The event’s guest moderator will be Ron Field, keeping the show flowing smoothly.

Wintersong Submissions

If you would like to join us and share one or more of your written pieces, you must have your submission entry mailed in and postmarked by December 15, 2016. Submissions are limited to one or more pieces of prose, poetry, or songs that can be read out loud within four minutes. Entries must be original, written by the applicant, and must not infringe any copyright or other proprietary rights.

Entries will be selected on the basis of originality, writing style, and quality of the work. Decisions of the Selection Committee are final.

All genres are welcome, subject to the following filter: This is a family-friendly event. Submissions must reflect content suitable for a mixed-age audience. Content and submissions deemed inappropriate will not be considered.

If your entry is chosen, you will be notified no later than January 8, 2017, and you will read your entry at the event on January 21, 2017.

For the submission guidelines and entry form, please download the form (PDF). There is no entry fee for submission.

The Garden

The following is inspired by our Prompt-a-Month program. The prompt for this past month was “garden.” This deadline for this month’s prompt, “dance,” is July 31, 2016.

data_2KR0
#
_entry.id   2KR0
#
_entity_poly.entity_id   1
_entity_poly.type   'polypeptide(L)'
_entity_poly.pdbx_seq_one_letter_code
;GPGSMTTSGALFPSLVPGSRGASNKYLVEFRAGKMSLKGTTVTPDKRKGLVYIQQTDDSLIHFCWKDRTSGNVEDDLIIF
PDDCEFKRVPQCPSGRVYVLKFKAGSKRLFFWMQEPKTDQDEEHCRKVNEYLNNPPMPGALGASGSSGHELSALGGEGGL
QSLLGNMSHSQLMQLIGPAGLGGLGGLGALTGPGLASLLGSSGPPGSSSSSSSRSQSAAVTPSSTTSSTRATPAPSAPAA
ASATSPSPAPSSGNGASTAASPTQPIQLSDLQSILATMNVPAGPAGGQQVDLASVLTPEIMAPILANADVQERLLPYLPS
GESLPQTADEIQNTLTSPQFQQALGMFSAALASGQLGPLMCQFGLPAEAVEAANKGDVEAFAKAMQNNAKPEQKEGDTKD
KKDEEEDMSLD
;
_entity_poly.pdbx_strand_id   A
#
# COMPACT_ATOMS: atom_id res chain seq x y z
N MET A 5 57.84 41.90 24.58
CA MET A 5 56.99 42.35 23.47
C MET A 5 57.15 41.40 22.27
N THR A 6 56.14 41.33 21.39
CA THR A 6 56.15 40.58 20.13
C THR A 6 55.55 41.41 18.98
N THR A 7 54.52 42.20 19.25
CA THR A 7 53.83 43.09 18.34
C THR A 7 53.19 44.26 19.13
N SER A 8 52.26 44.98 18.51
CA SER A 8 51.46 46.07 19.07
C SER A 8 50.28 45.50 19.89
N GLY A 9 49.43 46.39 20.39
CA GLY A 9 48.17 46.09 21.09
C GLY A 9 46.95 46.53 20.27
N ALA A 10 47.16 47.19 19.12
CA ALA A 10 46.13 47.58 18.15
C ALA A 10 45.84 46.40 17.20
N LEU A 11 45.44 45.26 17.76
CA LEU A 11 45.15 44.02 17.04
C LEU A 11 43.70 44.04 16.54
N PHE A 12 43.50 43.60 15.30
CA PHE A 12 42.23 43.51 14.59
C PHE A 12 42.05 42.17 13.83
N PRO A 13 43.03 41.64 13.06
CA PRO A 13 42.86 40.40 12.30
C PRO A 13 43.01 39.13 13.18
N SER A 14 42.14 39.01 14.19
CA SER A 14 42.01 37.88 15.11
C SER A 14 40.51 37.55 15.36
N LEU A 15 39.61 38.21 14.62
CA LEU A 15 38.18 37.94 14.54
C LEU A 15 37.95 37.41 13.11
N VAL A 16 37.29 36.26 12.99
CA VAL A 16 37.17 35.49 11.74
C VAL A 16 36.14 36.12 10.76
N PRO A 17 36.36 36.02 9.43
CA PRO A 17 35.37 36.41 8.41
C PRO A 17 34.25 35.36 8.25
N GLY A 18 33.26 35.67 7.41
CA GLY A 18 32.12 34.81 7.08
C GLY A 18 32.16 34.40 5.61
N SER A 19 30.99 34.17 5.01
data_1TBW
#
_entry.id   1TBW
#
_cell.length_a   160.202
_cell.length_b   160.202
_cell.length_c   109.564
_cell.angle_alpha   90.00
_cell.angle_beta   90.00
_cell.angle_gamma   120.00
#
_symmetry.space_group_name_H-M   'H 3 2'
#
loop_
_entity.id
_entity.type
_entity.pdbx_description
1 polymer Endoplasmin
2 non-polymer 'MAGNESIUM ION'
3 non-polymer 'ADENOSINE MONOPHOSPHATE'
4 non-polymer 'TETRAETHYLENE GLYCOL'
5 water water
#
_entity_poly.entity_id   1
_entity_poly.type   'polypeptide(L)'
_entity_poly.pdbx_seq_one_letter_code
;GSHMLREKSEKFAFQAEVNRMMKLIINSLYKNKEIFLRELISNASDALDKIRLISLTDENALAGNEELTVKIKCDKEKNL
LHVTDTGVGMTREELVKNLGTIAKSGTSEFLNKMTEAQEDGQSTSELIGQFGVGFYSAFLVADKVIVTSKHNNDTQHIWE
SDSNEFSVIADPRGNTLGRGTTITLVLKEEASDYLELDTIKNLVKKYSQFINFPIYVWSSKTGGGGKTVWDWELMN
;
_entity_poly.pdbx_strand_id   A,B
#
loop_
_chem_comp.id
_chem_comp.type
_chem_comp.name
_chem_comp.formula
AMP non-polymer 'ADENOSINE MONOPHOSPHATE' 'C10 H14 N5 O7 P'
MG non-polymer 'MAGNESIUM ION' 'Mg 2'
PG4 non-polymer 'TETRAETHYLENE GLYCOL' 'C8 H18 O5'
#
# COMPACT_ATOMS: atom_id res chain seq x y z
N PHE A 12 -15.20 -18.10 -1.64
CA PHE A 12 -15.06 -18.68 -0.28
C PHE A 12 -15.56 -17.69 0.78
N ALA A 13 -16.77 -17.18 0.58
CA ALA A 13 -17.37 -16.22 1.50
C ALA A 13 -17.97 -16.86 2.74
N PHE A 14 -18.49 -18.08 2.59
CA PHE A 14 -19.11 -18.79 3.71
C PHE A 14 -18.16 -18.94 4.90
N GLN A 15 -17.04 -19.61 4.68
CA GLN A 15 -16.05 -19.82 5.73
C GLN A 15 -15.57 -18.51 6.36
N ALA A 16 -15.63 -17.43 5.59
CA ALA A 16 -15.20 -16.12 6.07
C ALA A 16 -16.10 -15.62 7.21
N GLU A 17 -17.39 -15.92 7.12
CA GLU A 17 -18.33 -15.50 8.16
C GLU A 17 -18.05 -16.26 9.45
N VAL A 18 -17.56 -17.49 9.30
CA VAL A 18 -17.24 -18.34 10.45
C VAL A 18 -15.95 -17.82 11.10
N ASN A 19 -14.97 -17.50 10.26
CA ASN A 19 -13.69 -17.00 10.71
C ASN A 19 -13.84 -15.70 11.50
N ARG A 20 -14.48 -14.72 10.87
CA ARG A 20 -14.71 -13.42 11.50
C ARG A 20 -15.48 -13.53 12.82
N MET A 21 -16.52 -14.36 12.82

This is contributed by our Writers in the Grove member Gretchen Keefer.

Garden Vegetables out of focus.Allie groaned as she rolled over to shut off the alarm. Through her slitted eyes the gray light of early dawn filtered in. “Why did the alarm go off so early?” she wondered. This was too early for a summer morning. Yet there was something about today….

As she stretched and tried to open her eyes more fully, she heard movement in the kitchen; then the back door closed. “Grandmom.” Allie jumped out of bed. Today was the day she was supposed to help Grandmom take her produce to the farmers’ market. The vegetables had been packed last night, but Grandmom wanted to pick the flowers fresh this morning. Hastily pulling her shorts, shirt and sandals on, Allie hurried out to the garden.

Grandmom greeted her with a warm smile. “Good morning. I’m glad you could join me today. Isn’t it a lovely morning!”

Allie wondered how Grandmom could know this was a lovely morning when the day hadn’t even begun yet. Grandmom was always cheerful, which was one of the special things about Grandmom that Allie liked so much. Yawning, she took the scissors Grandmom offered and tried to pay attention to her instructions. Pick the blooms that are just opening, cut the stems at an angle and put them directly into the ready bucket of water. As they worked, Grandmom hummed familiar tunes or told Allie interesting facts about some of the flowers. Occasionally she would remind Allie to cut the stems a bit longer, so people could arrange the flowers as they wanted to, or to leave some of a particular plant for the bees, which were already starting to buzz around the fragrant blossom. (more…)